Last week at Wellesley College, six professors sent an email to fellow faculty members, urging them to reconsider the criteria by which they select authors to speak at the college. They hoped that their request would prevent speakers such as Laura Kipnis, who appeared at Wellesley earlier this month, from being invited to speak on campus in the future. In her new book Unwanted Advances, Kipnis delivers a scathing critique of the way universities have regulated sexual conduct on campuses, particularly their use of Title IX. The six Wellesley professors argued that such arguments could be “painful to significant portions of the Wellesley community.”
Patti Smith has purchased the reconstructed childhood home of French poet Arthur Rimbaud.
Graphic novelist Daniel Clowes talks about his involvement in the film adaptations of Ghost World and Wilson, and also describes how his work-in-progress changed after Trump won the election. “It’s not a political comic, really, but it was definitely begun with the thought that we were going to have a sane democracy continuing in place and not what’s going on. So now I’m rethinking it with the knowledge that I’m going to have this craziness running through my head for the next four years.”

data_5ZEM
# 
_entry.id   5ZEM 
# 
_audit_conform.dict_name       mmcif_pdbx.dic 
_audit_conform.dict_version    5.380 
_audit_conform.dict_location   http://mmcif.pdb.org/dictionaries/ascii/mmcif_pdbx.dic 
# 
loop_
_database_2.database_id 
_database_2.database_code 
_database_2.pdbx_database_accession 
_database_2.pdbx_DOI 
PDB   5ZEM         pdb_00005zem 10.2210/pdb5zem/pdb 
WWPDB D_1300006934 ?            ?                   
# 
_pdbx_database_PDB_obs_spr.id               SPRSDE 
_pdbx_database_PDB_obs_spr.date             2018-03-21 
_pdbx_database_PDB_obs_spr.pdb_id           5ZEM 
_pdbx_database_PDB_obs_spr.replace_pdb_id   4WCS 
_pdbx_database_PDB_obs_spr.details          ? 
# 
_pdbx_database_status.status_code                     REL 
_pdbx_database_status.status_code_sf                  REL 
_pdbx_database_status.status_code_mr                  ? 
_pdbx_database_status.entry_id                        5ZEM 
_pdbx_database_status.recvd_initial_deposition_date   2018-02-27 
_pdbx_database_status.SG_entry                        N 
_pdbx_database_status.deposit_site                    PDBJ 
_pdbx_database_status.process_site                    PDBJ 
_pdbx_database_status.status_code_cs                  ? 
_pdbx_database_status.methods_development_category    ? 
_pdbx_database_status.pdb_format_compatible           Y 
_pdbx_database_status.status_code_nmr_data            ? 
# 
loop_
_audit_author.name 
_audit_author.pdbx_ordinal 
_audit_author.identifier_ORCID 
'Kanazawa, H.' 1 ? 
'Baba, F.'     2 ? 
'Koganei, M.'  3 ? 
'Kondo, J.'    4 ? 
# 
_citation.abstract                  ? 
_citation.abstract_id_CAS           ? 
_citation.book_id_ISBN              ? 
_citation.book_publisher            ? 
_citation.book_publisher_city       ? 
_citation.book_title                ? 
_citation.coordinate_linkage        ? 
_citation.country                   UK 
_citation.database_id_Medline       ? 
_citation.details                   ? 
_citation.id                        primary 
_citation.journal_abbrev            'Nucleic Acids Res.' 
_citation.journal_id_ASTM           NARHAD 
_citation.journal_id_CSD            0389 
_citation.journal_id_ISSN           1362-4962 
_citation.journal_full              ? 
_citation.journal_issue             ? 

In an essay that appears in the New Republic, Sam Sacks isolates a strain of nostalgia in the work of some of biggest novelists in the US. “You might call them the last escapists: If their books still resonate, it is not because they reflect the zeitgeist, but because they run so profoundly against it,” Sacks writes. “And as long as their brand of exuberant nostalgia holds appeal, there’s a danger of being left with a literature that tells us only what we already know, however enchantingly.”
Tributes to the New York Review of Books Editor Robert Silvers continue to roll in. At the New Yorker, Alexandra Schwartz remembers her time as Silvers’s assistant (“Bob famously lived entirely for and at the job”); and at n+1, several writers (including onetime NYRB staffer A. O. Scott) pay their respects.